For instance, it is generally not very difficult to switch from one supplier of IT-server capacity to another, but the dependence on the supplier of server capacity can prove severe if sloppy routines at the supplier destroy the electronic database stored. A similar logic applies for other actors with control over much of the company’s information and material flow. Large distribution centers are one example. A typical risk event would be a fire causing damage to much of the company’s goods stored; however, such an event would not be attributable to the processes shared and is therefore not a supply chain process risk. Instead, such a risk event has been characterized as external to the network and described under supply chain structure risk. However, another example would be the distribution centre not informing the focal company of a changed general staff leave. This would be a breach in the “supplier relationship management” process because it is a deviation from expected service levels in that particular period.

3.4. Supply chain structure risk

The decision of who to link with in a network requires an explicit knowledge and understanding of the supply chain network configuration. According to proposition two, this includes a thorough comprehension of the risk inflicted upon the company because of dependencies established in relationship with other network actors. Therefore, the supply chain manager needs to assess how vulnerable the company is to unanticipated changes in the network and its exogenous environment.

Dependencies are created with individual partners in the network and the level of dependency must therefore be assessed for each node. However, attributes of the network configuration itself may increase or reduce the impression of risk. A ‘field risk’ category and a ‘network complexity risk’ category have been created to reflect this duality. Field risk includes risk factors which are exogenous to the network, and not endogenously created as in supply chain process risk. Field risk is assessed for each node, but supply chain structure risk must also take the complexity of the network into consideration. For instance, geographically dense nodes within a network may represent a great risk to a company even though each actor itself may not be very important. This is similar to the Dole example mentioned in the introduction where a hurricane destroyed the banana harvest in the area where Dole had most of its suppliers (Griffy-Brown, 2003).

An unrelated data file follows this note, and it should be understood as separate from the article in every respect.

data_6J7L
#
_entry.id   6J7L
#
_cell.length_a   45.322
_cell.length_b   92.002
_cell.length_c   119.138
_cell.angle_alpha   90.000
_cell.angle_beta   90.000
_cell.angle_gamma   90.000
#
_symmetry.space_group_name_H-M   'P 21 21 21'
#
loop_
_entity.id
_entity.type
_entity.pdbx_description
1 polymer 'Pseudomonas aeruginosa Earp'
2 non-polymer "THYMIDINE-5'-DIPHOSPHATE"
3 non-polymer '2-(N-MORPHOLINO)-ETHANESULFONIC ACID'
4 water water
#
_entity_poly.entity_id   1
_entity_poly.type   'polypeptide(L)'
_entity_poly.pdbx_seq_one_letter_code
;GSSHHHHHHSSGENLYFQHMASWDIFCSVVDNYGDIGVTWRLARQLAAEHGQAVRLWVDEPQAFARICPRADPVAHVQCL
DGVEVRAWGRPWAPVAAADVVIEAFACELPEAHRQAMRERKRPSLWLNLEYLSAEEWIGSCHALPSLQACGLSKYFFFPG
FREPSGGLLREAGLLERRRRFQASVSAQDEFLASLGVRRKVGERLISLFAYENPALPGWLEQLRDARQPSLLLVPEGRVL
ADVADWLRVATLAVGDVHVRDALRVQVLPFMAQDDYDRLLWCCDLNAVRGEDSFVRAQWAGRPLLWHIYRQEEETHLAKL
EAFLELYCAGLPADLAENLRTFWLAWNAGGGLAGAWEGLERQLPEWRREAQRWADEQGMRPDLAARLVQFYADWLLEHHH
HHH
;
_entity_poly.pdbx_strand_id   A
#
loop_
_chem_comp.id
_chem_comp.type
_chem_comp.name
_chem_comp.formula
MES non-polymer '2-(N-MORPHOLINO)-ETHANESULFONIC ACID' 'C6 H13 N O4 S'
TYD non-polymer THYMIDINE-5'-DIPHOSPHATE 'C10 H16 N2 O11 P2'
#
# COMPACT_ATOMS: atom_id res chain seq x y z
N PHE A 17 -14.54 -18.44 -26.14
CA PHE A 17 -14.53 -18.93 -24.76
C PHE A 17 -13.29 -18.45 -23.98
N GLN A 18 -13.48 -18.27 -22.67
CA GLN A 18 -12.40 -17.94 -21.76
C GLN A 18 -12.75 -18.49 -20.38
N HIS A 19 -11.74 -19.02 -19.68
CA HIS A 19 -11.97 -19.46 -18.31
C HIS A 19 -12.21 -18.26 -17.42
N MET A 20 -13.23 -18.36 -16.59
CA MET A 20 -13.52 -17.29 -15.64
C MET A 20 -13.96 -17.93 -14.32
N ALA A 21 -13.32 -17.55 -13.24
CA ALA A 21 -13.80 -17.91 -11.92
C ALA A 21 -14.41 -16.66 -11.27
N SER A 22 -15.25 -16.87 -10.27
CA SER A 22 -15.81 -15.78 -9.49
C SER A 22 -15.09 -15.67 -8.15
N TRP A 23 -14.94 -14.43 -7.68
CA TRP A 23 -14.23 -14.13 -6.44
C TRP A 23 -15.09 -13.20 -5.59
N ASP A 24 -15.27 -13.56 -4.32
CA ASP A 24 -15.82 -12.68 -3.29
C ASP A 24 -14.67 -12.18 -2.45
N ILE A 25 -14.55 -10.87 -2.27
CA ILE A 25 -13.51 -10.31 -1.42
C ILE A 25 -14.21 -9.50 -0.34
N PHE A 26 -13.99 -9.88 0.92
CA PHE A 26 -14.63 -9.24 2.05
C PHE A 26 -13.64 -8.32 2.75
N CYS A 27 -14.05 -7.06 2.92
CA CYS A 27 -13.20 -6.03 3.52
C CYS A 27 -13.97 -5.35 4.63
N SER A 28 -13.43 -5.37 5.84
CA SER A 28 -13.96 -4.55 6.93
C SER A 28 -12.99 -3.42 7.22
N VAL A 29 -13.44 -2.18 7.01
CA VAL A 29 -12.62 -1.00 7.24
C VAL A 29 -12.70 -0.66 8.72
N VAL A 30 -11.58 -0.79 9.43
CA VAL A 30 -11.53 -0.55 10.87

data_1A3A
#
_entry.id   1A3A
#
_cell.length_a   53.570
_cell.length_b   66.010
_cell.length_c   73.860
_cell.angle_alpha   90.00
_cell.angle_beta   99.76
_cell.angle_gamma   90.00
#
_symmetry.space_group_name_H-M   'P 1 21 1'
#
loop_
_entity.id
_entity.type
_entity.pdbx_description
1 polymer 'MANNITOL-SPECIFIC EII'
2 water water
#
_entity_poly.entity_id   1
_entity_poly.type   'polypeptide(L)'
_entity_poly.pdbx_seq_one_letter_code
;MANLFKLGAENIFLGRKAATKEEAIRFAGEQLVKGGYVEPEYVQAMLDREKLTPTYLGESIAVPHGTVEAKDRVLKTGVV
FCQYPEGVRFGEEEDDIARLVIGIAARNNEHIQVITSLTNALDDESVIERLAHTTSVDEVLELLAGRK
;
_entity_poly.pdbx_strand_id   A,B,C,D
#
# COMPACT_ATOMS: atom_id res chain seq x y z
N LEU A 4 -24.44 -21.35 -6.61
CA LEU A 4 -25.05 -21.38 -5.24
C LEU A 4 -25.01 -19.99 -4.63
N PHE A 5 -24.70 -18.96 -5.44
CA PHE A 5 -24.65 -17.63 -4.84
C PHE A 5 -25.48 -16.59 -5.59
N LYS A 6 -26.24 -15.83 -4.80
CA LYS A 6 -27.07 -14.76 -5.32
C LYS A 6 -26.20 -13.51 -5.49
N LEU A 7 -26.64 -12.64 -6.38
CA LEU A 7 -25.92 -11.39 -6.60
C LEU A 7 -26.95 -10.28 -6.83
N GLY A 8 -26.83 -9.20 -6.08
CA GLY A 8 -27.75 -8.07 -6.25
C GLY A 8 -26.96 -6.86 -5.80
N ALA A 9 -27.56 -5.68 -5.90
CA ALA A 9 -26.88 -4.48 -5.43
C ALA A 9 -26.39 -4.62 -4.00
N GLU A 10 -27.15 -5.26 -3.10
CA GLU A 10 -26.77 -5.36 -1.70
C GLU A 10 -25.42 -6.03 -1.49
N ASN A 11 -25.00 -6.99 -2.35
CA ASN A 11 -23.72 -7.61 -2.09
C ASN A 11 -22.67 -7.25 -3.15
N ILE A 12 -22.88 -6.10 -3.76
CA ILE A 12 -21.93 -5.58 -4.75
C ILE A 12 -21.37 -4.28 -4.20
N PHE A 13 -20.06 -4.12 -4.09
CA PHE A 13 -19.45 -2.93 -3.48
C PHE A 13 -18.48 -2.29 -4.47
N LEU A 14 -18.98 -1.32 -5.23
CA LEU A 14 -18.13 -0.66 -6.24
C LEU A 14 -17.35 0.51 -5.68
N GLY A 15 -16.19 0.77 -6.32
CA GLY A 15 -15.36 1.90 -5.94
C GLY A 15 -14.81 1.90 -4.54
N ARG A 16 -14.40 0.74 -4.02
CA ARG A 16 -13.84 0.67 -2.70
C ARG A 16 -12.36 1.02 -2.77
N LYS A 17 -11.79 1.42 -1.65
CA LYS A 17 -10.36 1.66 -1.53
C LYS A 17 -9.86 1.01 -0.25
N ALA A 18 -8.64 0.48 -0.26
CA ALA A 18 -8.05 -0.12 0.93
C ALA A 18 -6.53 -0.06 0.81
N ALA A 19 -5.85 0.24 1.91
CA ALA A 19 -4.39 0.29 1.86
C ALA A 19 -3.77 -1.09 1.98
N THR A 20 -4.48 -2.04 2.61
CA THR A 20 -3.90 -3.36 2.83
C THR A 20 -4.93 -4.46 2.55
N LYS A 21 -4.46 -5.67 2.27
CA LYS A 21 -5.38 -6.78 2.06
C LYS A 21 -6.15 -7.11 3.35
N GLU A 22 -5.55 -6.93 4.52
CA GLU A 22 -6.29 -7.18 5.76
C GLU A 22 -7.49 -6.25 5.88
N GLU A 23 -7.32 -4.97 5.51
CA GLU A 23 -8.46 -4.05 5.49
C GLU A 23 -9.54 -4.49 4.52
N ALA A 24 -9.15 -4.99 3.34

Network complexity risk refers to decision makers perceiving large networks as more uncertain since the involvement of more actors and more people implicitly includes more things which can go wrong (Craighead et al., 2007). This perception naturally becomes even stronger when the number and strength of identified critical nodes under supply chain processes risk is high. However, if a focal company is engaged in several sub-networks of supply and demand, this would moderate the perception of risk similar to the basic idea of diversification in modern portfolio theory. The reason is that the company can rest on several independent business pillars and prosper with the remaining pillars while the problem in the failing supply chain is sorted out.

Field risk factors such as currency fluctuations, political or legal changes, environmental, and social risks are external to the supply chain network, and refer to the country or region where suppliers, or clusters of suppliers, are located (Jütner, Peck and Christopher, 2002). Climate changes, in particular in combination with population growth, should receive attention since such changes may alter and threaten the living conditions in large regions of the world with serious effects on both the supply side and demand side to companies (Gilland, 2002; Yea, 2004; Leroy, 2006).

An undesirable side-effect of global trade is that supply chains have become significantly more vulnerable to both organized and unorganized crime. Although cargo thefts have not yet caused major supply chain disruptions, the extent of such crime is steadily increasing and should receive attention from a proactive risk management perspective – particularly if shipment of critical components is part of the day-to-day operations (Caton, 2006; Barnett, 2007).

Another type of crime is abduction of key personnel for ransom money. Kidnappings are mentally challenging to the abducted and the organizations they work for, and can strain organizational resources for a substantial amount of time after a kidnapping incident. In addition, if a decision to pay ransom money is made, the amount required could be financially problematic to smaller companies. This type of crime has generally been associated with Latin America; however, experts have anticipated that such kidnappings will spread to other parts of the world (O Hare, 1994). Although no scientific follow-up study has been identified